What is cybernetics that a government should not understand it? It is, as Wiener (1) originally called it twenty-five years ago “the science of communication and control in the animal and the machine”. He was pointing in that second phrase to laws of complex systems that are invariant to transformations of their fabric. It does not matter whether the system be realised in the flesh or in the metal.
What is cybernetics that government should need it? It is, as I should prefer to define it today. “the science of effective organisation”. In this definition I am pointing to laws of complex systems that are invariant not only to transformations of their fabric, but also of their content. It does not matter whether the system’s content is neurophysiological, automotive, social or economic. This is not to argue that all complex systems are really the same, nor yet that they are all in some way “analogous”. It is to argue that there are fundamental rules which, disobeyed, lead to instability, or to explosion, or to a failure to learn, adapt and evolve, in any complex system. And those pathological states do indeed belong to all complex systems – whatever their fabric, whatever their content – not by analogy, but as a matter of fact.
With cybernetics we seek to lift the problems of organisational structure out of the ruck of prejudice-by studying them scientifically. People wonder whether to centralise or to decentralise the economy – they are answered by dogmas. People ask whether planning is inimical to freedom – they are answered with doctrines. People demand an end to bureaucracy and muddle—they are answered with a so-called expertise which from its record has no effect. If dogma, doctrine and expertise fall to give effective answers, then what criterion of effectiveness shall cybernetics use? My answer to this question is: the criterion of viability. Whatever makes a system survival-worthy is necessary to it. Necessary, yes, one might reply, but surely not also sufficient? The more I consider that criticism, the less I see its force. Suppose one was to say for example (pleading necessity), that since a particular anarchic society is failing apart, a high degree of autocracy will be needed to ensure its survival.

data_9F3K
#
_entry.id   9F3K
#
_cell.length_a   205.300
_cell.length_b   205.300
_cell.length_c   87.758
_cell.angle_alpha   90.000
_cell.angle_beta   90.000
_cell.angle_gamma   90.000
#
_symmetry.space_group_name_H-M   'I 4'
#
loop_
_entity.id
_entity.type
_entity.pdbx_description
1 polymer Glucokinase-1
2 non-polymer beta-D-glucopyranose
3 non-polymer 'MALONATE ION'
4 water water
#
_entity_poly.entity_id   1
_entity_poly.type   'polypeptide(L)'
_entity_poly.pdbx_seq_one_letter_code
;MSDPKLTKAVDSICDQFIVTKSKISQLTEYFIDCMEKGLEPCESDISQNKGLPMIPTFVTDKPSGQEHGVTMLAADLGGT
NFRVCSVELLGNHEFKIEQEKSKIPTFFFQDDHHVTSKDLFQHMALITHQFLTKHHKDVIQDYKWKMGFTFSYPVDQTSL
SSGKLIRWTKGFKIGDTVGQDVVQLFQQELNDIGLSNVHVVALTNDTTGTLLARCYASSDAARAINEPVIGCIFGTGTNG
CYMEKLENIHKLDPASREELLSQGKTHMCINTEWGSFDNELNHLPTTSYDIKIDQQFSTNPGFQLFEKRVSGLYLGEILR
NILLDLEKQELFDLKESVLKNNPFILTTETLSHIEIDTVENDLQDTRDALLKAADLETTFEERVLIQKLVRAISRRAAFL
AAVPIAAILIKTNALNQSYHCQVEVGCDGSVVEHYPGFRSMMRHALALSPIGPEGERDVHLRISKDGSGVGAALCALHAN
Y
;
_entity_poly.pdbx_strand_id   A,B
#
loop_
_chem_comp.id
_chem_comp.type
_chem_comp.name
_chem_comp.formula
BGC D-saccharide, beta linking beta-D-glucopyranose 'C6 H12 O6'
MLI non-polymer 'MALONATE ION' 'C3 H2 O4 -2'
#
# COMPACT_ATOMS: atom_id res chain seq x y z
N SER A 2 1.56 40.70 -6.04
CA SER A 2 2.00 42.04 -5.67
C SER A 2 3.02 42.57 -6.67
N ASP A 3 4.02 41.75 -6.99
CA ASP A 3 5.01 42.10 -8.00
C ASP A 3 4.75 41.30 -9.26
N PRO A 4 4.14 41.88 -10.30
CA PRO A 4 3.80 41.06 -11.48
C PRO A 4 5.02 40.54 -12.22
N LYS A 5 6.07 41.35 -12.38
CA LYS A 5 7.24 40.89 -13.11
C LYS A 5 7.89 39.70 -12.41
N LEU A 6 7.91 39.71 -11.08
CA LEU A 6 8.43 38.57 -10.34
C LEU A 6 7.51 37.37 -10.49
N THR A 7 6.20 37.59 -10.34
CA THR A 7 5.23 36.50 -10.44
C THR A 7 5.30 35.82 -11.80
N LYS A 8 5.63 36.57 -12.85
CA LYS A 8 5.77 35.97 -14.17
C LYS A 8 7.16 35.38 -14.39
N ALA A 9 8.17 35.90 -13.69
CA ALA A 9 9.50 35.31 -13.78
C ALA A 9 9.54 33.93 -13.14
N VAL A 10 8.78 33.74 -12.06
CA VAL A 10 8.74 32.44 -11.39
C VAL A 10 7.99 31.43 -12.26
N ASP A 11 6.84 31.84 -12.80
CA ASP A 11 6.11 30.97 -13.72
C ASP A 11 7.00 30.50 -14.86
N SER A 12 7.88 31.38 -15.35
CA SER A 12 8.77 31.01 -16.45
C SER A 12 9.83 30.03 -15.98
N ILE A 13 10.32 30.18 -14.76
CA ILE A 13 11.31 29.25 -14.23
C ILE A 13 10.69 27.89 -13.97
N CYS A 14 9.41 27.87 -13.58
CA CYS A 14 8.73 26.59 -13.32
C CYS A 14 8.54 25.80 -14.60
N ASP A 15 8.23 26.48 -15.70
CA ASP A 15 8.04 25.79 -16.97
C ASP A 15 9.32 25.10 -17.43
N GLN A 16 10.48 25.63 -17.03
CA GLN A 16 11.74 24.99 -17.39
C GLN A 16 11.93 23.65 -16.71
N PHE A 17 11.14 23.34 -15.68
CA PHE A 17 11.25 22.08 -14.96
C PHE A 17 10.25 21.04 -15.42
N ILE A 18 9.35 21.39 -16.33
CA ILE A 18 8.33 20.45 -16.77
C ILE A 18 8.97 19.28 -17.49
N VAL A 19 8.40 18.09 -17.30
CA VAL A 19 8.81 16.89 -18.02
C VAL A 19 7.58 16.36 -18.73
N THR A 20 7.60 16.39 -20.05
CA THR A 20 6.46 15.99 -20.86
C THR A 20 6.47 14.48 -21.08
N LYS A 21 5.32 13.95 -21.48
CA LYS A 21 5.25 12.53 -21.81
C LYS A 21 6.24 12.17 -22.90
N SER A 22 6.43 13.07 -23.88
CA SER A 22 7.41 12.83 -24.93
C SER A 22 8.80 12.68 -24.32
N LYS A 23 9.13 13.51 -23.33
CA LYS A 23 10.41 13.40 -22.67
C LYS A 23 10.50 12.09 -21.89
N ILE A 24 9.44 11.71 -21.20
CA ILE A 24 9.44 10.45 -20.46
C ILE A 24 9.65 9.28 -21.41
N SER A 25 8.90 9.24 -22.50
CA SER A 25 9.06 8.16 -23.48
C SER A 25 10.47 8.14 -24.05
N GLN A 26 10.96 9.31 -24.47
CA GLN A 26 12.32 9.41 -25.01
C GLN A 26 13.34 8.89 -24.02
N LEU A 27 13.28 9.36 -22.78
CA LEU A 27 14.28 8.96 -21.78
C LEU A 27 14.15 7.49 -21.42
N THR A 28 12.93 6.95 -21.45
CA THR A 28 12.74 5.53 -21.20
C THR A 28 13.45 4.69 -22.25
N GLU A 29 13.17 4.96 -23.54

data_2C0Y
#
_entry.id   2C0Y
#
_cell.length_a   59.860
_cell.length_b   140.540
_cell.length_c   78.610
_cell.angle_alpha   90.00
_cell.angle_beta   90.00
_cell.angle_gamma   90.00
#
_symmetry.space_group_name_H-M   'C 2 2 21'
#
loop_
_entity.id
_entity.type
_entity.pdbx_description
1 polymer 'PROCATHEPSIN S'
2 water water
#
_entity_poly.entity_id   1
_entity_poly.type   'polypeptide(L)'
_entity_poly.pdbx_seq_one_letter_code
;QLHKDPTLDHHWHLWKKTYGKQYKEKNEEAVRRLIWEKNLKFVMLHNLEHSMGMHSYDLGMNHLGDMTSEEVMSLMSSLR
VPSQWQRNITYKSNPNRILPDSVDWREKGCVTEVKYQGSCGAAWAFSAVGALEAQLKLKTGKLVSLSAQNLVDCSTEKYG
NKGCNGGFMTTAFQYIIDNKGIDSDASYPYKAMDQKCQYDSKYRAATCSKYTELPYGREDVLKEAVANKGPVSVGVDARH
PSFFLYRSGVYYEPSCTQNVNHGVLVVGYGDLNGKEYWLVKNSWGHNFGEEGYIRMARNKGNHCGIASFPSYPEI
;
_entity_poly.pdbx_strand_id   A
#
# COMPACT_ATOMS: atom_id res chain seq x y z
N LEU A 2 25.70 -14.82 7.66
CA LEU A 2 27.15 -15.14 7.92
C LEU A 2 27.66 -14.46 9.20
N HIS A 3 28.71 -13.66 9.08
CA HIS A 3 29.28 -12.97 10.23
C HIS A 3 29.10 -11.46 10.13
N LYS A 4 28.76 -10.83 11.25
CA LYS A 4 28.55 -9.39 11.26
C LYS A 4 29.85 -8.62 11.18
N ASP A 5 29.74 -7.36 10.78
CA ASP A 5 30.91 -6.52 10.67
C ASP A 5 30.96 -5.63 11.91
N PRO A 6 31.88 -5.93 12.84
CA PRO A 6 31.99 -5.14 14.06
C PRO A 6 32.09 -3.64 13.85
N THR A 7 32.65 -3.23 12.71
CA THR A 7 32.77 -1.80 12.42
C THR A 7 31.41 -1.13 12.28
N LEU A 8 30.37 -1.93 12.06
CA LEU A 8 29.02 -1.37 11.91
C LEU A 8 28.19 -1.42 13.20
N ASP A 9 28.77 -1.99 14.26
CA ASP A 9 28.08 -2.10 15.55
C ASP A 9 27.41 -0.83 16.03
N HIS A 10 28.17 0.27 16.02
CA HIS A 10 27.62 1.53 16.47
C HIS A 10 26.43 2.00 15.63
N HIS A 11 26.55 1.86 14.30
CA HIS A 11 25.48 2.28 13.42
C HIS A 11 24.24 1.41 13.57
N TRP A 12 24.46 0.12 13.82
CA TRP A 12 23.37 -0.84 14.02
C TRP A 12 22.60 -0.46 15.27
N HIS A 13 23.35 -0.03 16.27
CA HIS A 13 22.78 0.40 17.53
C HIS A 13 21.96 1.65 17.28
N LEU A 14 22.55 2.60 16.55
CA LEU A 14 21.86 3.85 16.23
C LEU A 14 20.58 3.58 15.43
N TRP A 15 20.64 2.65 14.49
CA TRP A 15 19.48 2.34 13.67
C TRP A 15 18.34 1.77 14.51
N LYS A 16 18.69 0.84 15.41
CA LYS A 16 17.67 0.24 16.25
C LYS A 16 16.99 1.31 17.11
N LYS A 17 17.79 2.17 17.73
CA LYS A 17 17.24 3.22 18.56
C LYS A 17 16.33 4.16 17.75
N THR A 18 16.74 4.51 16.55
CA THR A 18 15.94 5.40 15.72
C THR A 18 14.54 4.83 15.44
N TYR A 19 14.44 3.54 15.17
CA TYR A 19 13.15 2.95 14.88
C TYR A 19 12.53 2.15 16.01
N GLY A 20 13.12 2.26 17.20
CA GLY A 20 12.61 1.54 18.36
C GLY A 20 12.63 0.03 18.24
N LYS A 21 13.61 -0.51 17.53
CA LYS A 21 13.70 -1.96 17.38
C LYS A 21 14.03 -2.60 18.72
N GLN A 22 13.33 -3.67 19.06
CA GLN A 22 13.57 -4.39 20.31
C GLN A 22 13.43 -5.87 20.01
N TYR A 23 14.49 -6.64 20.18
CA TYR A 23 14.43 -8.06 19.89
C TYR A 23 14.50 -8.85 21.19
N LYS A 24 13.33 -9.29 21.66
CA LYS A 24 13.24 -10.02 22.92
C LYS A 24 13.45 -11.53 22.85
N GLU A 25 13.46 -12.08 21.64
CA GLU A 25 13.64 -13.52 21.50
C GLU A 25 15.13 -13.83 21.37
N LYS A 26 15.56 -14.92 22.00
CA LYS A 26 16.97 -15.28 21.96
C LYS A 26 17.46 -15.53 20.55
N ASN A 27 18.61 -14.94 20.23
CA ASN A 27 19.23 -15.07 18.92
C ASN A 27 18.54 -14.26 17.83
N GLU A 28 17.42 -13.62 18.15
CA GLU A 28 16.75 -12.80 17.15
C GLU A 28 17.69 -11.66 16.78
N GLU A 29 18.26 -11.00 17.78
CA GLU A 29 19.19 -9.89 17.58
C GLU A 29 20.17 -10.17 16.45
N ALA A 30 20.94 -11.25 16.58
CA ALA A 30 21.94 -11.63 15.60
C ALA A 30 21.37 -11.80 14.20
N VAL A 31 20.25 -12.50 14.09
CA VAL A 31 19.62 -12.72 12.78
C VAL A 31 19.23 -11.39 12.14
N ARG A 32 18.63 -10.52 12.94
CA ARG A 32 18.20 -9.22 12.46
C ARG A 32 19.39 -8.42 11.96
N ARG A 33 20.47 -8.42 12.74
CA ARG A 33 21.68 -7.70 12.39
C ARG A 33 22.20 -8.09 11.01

Then the critic might say “but this way lies totalitarianism and the loss of human freedom”. Not so, if we adhere to our viability criterion. Because that society would be unstable also: sooner or later would come a revolution-it always does. Suppose one were to say (pleading necessity) that a particular repressive society must throw over all constraint. Then the critic might say “then you will have chaos, and no one will be safe”. But that situation would not conduce to survival either. and the pendulum would swing the other way-it always does. The point is that a truly viable system does not oscillate to those extremes because it is under horneostatic control in every dimension that is important to its survival. Then when it comes to designing systems of government, we need to understand the cybernetic laws of homeostasis. Fortunately, and thanks mainly to Ross Ashby (2), we do understand.